Home » Disagreements and No Consensus: G20 Energy Meeting in Goa Ends Without Results

Disagreements and No Consensus: G20 Energy Meeting in Goa Ends Without Results

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Title: G20 Energy Meeting Fails to Reach Consensus on Fossil Fuel Phase-Out

Date: 23.07.2023

The recently concluded G20 energy ministerial meeting in Goa, India has failed to reach a substantive consensus on a roadmap for exiting climate-harmful fossil fuels. This lack of agreement comes at a time when record-breaking global heat is causing extreme weather events worldwide. Developed and emerging nations within the G20 are still embroiled in debates about who should bear the financial burden of transitioning to clean energy sources.

According to the Deutsche Welle Chinese website, coal, a particularly climate-damaging energy source, was not even mentioned once in the document issued at the end of the meeting. Some emerging countries, such as India and China, still heavily rely on coal as a source of energy. This stands in contrast to the G7’s commitment, made during their summit in Hiroshima earlier this year, to accelerate the phase-out of fossil fuels without emission reduction technologies.

The failure of the G20 to make progress on this issue poses a significant obstacle to achieving the goals set forth in the UN climate conference. These goals aim to triple global renewable energy capacity and double energy efficiency by 2030. The increasing occurrence of extreme weather events, such as heatwaves and floods, underscores the urgent need to combat global warming.

Meanwhile, China is grappling with extreme weather conditions and their impact on various sectors. Northern China has been hit by an intense heatwave, with some areas experiencing temperatures exceeding 40 degrees Celsius. Additionally, droughts have affected crop yields, hydropower generation, and even forced authorities to turn to coal mines and thermal power stations. Floods have also hampered rice production and caused casualties in certain regions.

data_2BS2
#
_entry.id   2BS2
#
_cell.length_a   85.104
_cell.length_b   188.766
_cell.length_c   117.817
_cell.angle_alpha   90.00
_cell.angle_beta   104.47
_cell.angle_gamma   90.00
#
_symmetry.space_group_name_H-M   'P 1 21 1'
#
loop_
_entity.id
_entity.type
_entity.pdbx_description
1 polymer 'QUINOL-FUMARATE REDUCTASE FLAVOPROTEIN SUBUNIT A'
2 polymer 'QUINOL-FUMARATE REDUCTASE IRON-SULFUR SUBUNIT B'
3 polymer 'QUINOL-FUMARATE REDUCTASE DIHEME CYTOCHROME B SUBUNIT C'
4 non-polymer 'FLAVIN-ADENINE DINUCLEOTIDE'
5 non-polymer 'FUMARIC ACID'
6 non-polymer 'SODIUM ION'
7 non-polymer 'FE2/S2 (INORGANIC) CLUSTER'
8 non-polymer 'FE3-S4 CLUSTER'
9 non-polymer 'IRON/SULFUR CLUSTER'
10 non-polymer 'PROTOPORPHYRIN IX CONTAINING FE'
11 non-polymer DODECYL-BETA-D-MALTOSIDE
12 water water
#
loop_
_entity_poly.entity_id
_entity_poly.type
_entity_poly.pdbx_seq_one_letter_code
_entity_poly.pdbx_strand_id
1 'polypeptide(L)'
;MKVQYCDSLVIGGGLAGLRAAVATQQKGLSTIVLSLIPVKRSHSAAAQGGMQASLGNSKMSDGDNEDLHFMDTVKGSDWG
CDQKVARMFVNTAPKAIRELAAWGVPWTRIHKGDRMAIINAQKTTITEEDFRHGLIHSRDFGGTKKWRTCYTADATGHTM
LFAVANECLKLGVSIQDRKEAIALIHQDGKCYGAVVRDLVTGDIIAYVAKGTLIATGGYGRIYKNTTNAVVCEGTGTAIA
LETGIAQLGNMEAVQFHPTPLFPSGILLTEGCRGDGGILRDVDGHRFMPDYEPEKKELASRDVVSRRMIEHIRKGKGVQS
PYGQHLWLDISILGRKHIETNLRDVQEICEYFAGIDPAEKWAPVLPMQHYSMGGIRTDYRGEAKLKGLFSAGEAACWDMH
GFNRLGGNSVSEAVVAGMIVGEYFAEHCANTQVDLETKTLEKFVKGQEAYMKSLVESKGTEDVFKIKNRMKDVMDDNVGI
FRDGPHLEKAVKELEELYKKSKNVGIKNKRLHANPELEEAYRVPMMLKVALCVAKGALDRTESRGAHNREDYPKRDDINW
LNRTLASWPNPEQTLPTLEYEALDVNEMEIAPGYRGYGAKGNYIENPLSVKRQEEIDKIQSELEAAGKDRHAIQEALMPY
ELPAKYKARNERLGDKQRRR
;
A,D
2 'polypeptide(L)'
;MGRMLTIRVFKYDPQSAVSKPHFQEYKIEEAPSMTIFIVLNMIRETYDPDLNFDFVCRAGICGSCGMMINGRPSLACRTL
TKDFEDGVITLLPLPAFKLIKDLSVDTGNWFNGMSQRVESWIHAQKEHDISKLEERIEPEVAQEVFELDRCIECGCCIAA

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The G20 energy ministers’ meeting in Goa was overshadowed by disagreements among member countries. India, the current G20 presidency holder, highlighted that different countries have varying requirements for transitioning away from fossil fuels. Countries also disagreed on emission-reduction technologies utilizing energy sources like oil and natural gas.

German Federal Minister of Economy and Energy, Habeck, who participated in the meeting, accused Russia of playing a destructive role in the negotiations. He criticized Russia’s deputy energy minister for distorting reality and blamed Russia and Saudi Arabia for blocking a deal to triple clean energy. Climate experts and think tanks expressed disappointment with the lack of progress made at the meeting.

In the lead-up to the summit, countries such as Germany, France, and small island nations severely impacted by climate change urged the G20 to accelerate the shift away from fossil fuels and toward a climate-neutral economy. They called for global greenhouse gas emissions to peak by 2025 and be reduced by 43% by 2030 compared to 2019 levels. However, developing countries highlighted the responsibility of historically industrialized nations in financially supporting poorer countries’ transition to climate-friendly economies.

India emphasized the need for industrially developed nations to provide affordable financing and technology transfer to aid poorer countries in their energy transitions. According to their reference report, the global energy transition will require an annual investment of $4 trillion.

As the urgent need for climate action intensifies, the lack of progress at the G20 energy meeting raises concerns about the global commitment to combatting climate change. The inability to reach a consensus on fossil fuel phase-out and financial support for developing nations may hinder efforts to mitigate the dangerous consequences of global warming.

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– Deutsche Welle

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